The huge role played by Mary Magdalene in the life and ministry of Jesus reminds us that just like Magdalene many other women were prominent in the beginnings of our Faith. Particularly the Gospel of Luke highlights interactions of women with Jesus and their part in the Salvation History. At a time and place where women were considered second class citizens and where a woman’s testimony was not accepted in a court of law, Jesus chose a woman to bear the most important news in human history, his glorious resurrection. The Acts also tell us of the significant roles played by women in the Early Church. It is unfortunate that the presence of women in leadership roles in the Church gradually faded. In the process we deprived ourselves of the unique wisdom and charisms of women, and probably by continuing to give them prominence we would have avoided several disastrous mistakes.

Having served the Church as a priest for almost four decades, I can sincerely say that the Church needs women and that we cannot do without them. In parishes across the country most of our pastoral staff members are women. They are in the trenches teaching the Faith, serving the poor, and attending to the material and spiritual needs of our people. In our parish many Marthas roll up their sleeves to support and enrich our community in various ways. I want to thank and recognize all the women who give of themselves to build up God’s Kingdom here in Park Ridge. We cannot do what we do without their full participation.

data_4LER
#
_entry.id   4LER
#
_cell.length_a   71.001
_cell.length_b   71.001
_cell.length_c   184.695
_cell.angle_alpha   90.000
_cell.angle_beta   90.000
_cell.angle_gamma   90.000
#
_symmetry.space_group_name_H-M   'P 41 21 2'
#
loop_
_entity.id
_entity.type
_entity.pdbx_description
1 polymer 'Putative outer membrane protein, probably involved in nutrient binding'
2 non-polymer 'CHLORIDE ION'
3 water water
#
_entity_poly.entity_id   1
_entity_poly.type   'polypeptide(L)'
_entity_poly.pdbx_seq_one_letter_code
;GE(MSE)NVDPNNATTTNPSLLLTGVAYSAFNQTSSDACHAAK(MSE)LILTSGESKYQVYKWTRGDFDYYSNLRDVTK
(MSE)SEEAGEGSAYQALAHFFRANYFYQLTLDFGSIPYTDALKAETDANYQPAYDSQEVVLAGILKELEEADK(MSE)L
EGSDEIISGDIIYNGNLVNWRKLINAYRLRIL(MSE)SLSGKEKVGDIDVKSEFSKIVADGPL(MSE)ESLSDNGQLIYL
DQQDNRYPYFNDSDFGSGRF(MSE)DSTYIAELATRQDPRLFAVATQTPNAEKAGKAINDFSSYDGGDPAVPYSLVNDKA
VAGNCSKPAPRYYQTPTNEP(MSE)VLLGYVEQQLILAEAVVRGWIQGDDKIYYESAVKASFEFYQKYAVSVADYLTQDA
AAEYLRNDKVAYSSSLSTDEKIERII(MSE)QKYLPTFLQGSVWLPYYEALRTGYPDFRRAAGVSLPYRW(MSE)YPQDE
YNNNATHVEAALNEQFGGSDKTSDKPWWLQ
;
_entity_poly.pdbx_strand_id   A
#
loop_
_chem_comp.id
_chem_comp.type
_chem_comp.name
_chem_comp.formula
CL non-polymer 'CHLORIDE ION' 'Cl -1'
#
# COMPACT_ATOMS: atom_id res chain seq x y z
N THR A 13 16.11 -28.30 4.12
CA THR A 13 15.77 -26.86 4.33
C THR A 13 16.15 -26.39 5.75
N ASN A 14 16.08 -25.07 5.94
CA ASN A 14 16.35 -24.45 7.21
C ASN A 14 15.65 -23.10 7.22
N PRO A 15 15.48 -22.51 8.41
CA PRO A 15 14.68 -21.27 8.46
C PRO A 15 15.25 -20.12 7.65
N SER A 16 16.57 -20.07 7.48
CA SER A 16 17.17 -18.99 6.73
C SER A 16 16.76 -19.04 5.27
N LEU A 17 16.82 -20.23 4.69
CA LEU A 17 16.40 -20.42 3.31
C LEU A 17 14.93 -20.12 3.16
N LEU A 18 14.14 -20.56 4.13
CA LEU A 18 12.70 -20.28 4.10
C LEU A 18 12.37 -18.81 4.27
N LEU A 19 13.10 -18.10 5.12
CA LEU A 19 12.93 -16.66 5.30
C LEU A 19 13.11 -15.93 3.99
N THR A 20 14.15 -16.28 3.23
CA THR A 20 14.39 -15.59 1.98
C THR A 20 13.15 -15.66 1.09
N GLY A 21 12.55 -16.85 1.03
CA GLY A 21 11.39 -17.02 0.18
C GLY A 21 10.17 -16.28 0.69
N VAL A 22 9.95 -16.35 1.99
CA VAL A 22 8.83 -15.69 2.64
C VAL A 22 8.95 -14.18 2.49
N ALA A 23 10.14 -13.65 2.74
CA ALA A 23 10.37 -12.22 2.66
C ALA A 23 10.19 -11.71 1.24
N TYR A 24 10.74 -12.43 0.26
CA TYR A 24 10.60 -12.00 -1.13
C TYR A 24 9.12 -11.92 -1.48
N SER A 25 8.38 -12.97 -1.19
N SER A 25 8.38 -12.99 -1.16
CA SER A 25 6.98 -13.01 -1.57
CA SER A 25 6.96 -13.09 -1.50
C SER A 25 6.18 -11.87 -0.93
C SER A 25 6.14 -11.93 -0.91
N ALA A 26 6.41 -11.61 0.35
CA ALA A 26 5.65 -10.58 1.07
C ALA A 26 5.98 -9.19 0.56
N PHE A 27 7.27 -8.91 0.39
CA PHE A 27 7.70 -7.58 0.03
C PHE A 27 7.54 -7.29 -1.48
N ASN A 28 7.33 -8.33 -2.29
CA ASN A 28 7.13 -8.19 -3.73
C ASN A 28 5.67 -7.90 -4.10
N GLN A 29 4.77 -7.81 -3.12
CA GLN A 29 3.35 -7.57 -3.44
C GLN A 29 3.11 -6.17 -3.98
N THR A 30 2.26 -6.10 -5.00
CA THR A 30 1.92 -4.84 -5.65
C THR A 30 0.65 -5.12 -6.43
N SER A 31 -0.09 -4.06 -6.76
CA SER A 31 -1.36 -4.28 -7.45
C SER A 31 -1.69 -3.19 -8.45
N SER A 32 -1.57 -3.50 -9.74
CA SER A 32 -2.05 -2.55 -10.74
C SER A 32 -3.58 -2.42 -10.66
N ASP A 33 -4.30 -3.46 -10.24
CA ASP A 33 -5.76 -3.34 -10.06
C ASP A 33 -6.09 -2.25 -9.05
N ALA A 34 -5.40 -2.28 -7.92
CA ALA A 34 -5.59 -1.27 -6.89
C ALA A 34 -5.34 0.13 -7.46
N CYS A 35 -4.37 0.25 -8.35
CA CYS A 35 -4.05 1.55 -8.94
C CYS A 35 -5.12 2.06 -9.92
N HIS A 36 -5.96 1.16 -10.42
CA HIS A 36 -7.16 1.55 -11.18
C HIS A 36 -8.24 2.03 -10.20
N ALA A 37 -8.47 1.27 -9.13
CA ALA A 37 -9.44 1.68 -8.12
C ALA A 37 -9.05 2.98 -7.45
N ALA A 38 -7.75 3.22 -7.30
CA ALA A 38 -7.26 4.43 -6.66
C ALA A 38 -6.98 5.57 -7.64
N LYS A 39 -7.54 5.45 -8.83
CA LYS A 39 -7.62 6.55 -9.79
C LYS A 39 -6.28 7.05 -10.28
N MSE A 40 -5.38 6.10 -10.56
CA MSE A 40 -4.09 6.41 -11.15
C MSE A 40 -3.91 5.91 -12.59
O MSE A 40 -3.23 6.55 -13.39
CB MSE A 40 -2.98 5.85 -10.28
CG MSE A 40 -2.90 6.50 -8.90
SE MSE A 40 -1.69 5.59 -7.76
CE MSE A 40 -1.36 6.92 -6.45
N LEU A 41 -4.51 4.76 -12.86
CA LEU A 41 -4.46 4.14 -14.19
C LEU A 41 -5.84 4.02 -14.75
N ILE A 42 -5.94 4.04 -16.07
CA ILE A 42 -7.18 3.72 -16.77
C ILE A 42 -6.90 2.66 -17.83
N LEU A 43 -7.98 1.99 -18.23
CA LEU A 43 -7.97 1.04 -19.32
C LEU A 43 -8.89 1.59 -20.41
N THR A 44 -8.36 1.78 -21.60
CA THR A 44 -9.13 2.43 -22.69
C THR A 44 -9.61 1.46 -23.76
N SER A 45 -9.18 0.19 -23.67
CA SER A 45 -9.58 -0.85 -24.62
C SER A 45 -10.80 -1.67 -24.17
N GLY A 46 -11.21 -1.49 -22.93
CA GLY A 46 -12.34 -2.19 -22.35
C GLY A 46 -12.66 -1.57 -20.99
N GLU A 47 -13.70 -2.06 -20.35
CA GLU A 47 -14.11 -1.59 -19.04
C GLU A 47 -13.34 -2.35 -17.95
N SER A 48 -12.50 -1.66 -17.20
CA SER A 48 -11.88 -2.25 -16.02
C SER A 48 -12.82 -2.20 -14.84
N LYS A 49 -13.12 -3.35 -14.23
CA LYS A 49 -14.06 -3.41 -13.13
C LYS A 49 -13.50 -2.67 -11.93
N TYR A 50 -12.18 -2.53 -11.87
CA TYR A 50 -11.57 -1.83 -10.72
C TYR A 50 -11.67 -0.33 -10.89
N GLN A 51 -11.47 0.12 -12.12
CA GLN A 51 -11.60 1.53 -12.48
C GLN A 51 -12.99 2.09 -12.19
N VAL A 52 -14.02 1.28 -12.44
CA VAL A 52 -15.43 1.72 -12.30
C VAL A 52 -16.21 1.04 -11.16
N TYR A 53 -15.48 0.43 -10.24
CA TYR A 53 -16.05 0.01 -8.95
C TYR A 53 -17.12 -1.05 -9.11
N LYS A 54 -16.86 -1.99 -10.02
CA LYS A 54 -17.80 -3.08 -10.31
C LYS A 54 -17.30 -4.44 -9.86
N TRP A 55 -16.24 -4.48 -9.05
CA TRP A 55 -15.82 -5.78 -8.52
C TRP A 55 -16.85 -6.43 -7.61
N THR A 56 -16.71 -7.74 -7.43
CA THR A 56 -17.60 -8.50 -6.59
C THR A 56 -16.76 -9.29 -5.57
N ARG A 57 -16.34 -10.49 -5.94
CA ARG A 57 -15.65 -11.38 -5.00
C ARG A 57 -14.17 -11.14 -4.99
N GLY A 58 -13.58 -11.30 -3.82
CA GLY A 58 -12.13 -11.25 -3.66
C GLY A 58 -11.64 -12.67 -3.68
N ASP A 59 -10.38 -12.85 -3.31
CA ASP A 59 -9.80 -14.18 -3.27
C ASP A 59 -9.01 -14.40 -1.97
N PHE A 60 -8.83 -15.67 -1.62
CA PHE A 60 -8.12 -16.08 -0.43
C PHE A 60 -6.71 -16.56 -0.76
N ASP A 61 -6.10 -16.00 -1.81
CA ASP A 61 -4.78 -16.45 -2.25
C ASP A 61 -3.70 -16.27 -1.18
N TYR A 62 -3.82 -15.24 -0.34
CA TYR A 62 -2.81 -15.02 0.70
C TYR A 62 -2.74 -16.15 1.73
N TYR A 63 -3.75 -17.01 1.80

I also want to emphasize the role played by women in the faith life of their children. Certainly dads do play a part. But mothers and grandmothers steer the family’s practice of the Faith. My dad set a great example of prayer that shaped my vocation. However, in her own quiet, prayerful way my mother helped me grow and mature in my spirituality. Therefore I invite all mothers and grandmothers to take their calling seriously and help their families hold on to and practice their Catholic faith.

As an act of gratitude let us pray for all women, for all mothers and grandmothers, that they may imitate the example of Mary Magdalene and teach us to love Jesus passionately.

Mission Statement: As children of God, living in a Catholic community of faith, we are united by the Gospel message of Jesus Christ. Aware that all we have is gift and grace from our Heavenly Father, we strive to give of our time, talent and treasure to build His kingdom on earth. We live this mission, challenged by the Word, nurtured by the Sacraments, and enlivened by the Spirit, to serve our brothers and sisters in peace, justice and dignity. All are welcome on this journey.

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St. Paul of the Cross

320 South Washington Street
Park Ridge, IL 60068


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Phone: (847) 825-7605
Fax: (847) 825-5186

Mass Schedule

Sunday

7:30 a.m. - Upper Church
9 a.m. - Upper Church & Holy Family Chapel
10:30 a.m. - Upper Church & Holy Family Chapel
12 p.m. - Upper Church
5:30 p.m. - Upper Church

Monday - Friday

6:25 a.m. - Upper Church
8:30 a.m. - Upper Church

Saturday

8 a.m. - Upper Church
4:30 p.m. - Upper Church & Holy Family Chapel